4 Things to Know About Having Your Credit Pulled


4 Things to Know About Having Your Credit Pulled

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Having your credit pulled by a bank or lender is very common. However, the type of credit inquiry that they are pulling may not be as obvious. Many banks and lenders want to see your financial profile before they are able to offer you any real terms. If the bank or lender is quoting you anything before they have pulled credit, it cannot be substantiated. Having the bank or lender that you trust pull your credit is important. Here are some reasons why:

  1. Credit History Evaluation

Many times when the bank or lender is reviewing your credit profile on the Credit Report, it will show all inquiries and tradelines. Tradelines are credit accounts that have been submitted to the credit bureaus for reporting purposes (credit card payments, car payments, student loans, etc). Your credit history will tell the bank or lender your credit story. They are able to piece together the financial credit path to determine whether you will be able to qualify for the mortgage or the credit that you are applying for. The lender may be able to provide advice about how to increase your credit scores.

  1. Credit Pull Types

There are two types of credit pulls. This means there are two ways that a bank or lender will determine whether you are too much of a risk to lend to based on what type of credit scores they want to see.

The first type of pull is called a Soft Pull. This means they are only pulling one of three credit scores. It could be the Equifax, Experian or Transunion score. Only one score is used to determine the risk of lending with this risk layering measurement.

The second type is called a Hard Pull. This type of credit evaluation requires all three credit scores to be used in determining whether or not the bank or lender will be able to extend credit. This type of credit pull can sometimes adversely affect your credit scores overall score. However, this should not be a reason to not go through with having your credit pulled if you are serious about applying for credit. The reason to have an excellent credit score is to be able to use it for credit when needed.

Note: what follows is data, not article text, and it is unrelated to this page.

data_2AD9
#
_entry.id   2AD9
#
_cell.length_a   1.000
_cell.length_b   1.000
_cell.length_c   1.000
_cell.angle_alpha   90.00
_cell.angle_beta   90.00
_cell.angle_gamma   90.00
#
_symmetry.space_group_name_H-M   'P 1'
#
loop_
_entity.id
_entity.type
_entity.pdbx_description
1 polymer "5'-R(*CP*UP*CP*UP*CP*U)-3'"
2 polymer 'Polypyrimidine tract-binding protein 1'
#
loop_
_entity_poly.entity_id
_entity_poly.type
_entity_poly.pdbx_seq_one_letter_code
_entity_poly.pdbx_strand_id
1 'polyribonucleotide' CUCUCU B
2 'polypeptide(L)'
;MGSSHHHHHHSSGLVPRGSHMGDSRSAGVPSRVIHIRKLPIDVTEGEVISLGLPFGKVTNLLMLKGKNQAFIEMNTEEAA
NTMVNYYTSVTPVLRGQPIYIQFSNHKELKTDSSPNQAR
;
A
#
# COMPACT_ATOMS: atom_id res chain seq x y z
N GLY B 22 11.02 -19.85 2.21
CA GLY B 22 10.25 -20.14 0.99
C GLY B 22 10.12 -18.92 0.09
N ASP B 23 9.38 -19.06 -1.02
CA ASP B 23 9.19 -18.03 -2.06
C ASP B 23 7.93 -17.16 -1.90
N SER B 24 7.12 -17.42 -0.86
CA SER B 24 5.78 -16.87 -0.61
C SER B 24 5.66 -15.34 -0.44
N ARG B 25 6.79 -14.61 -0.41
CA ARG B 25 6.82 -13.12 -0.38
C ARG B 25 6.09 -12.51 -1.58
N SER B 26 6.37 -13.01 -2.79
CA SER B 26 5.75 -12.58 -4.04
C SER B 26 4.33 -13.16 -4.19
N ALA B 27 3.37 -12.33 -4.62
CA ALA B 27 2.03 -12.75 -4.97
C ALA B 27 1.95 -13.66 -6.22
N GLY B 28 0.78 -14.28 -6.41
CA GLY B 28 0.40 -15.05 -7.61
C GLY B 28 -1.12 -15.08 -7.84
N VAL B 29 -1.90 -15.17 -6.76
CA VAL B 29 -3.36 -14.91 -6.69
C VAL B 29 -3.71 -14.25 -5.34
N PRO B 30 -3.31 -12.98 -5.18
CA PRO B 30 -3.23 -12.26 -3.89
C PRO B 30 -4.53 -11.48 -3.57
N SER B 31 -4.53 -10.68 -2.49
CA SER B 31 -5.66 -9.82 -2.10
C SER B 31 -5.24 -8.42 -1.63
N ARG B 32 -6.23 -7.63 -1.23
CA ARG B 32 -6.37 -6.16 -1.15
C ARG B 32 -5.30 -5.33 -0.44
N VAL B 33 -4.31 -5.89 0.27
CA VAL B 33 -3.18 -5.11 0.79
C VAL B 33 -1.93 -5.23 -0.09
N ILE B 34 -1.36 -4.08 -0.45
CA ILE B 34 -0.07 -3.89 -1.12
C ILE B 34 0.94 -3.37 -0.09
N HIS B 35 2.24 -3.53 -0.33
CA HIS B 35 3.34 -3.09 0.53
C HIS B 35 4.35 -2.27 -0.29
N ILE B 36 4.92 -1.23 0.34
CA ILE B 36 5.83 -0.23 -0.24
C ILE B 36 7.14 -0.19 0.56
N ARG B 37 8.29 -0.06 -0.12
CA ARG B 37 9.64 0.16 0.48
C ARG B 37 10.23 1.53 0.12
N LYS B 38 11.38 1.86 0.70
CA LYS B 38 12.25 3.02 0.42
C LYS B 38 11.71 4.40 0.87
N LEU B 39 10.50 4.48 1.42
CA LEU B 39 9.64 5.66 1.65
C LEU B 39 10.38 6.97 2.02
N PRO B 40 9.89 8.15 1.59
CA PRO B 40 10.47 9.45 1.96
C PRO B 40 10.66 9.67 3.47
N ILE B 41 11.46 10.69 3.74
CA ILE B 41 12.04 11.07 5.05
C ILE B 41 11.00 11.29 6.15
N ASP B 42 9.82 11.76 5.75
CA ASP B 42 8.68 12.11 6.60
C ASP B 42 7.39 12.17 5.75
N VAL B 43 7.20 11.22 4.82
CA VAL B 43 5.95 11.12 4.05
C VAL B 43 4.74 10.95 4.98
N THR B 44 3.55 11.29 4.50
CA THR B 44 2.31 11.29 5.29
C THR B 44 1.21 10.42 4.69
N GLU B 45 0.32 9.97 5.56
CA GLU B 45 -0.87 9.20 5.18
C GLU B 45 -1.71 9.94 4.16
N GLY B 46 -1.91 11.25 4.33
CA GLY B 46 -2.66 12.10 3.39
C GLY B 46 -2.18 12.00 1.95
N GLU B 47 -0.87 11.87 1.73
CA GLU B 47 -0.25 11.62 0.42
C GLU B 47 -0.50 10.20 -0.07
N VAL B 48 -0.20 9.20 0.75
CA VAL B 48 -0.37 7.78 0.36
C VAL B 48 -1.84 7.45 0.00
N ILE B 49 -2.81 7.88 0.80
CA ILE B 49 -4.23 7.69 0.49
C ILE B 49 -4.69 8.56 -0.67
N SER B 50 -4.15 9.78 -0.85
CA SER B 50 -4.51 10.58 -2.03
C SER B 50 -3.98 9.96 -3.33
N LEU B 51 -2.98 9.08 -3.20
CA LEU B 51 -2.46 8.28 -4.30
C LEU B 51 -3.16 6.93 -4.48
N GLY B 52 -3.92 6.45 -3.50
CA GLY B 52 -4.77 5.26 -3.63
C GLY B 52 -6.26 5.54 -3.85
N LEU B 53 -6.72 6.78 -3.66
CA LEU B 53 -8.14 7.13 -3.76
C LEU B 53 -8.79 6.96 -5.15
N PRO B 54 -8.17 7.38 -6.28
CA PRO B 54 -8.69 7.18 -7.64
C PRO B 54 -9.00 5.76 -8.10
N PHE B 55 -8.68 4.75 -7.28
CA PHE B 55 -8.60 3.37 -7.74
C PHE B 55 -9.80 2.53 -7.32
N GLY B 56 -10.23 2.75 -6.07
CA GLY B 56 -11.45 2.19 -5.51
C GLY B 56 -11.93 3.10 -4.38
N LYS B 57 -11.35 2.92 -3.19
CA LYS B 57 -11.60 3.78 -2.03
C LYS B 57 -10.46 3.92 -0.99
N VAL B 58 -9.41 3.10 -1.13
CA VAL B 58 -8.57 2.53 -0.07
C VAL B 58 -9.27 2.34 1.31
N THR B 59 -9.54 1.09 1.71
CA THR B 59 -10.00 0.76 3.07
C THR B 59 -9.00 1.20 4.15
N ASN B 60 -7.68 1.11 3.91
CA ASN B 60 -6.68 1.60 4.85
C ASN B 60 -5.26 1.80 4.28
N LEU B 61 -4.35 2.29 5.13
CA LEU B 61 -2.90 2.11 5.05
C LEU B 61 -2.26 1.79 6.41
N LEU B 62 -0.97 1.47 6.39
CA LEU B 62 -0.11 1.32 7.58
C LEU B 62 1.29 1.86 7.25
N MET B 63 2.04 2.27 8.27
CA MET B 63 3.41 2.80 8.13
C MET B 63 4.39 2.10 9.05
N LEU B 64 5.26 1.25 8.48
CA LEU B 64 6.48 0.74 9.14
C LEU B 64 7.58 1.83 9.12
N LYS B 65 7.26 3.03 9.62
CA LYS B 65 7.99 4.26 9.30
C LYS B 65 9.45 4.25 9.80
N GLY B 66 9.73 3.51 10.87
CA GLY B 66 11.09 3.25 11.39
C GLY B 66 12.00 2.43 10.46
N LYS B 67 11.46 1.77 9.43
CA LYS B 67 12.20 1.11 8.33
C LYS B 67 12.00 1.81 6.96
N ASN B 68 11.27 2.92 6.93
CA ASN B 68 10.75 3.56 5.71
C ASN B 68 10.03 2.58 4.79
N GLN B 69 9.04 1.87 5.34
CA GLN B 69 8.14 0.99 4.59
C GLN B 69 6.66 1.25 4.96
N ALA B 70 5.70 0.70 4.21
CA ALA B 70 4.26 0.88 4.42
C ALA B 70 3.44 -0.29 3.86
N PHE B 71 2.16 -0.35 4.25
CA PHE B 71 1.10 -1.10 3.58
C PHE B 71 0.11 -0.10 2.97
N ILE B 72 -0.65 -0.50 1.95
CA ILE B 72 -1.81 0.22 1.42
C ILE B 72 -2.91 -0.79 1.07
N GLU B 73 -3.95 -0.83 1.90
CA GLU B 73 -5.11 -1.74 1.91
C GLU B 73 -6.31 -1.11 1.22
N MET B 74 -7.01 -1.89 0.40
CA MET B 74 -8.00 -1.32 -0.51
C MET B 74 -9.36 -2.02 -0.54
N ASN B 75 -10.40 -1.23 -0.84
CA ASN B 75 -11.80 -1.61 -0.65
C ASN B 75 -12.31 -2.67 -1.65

1. Find Unknown Collections

During the process of applying for credit there may be some collections that show up on the credit report. This is something that your bank or lender will review in great detail with you if you have a Hard Pull completed. The Hard Pull will show more information about your credit history. This can be great if they spot something that should not be there. If this happens, be sure to get the docket number and phone number of the agency that is reporting the collection so you may contact them directly. If there are Collections or judgments on your credit report, they may need to be satisfied before the credit application can close.

  1. Receive Free Credit Advice

During the process of having your credit pulled and examined by a professional. They will most likely advise you on your credit scores and how to potentially increase them if need be. The reports that the banks get are different than the reports that consumers will receive. They are a little more in depth and show information that is helpful for increasing credit scores. Depending on which company is pulling the reports, it can show how much specific debts should be paid off to increase the scores by a certain amount. This can be extremely helpful if a person does not qualify for a certain mortgage product by just a few points on their credit score.

In conclusion, do not be afraid to have your credit pulled. The credit bureaus will sometimes provide a two week grace period on your credit score points so that you may shop around at different financial institutions. They do not want people to be afraid to get quotes from multiple places. When applying for credit, be sure to ask these four points to ensure that you are familiar with your existing credit profile.

 

If you have any questions, feel free to contact the HC team and we will answer the questions that you have. If we cannot answer them, we will find someone that can.

 

As we like to say here at HC:   Ask. Learn. Save.

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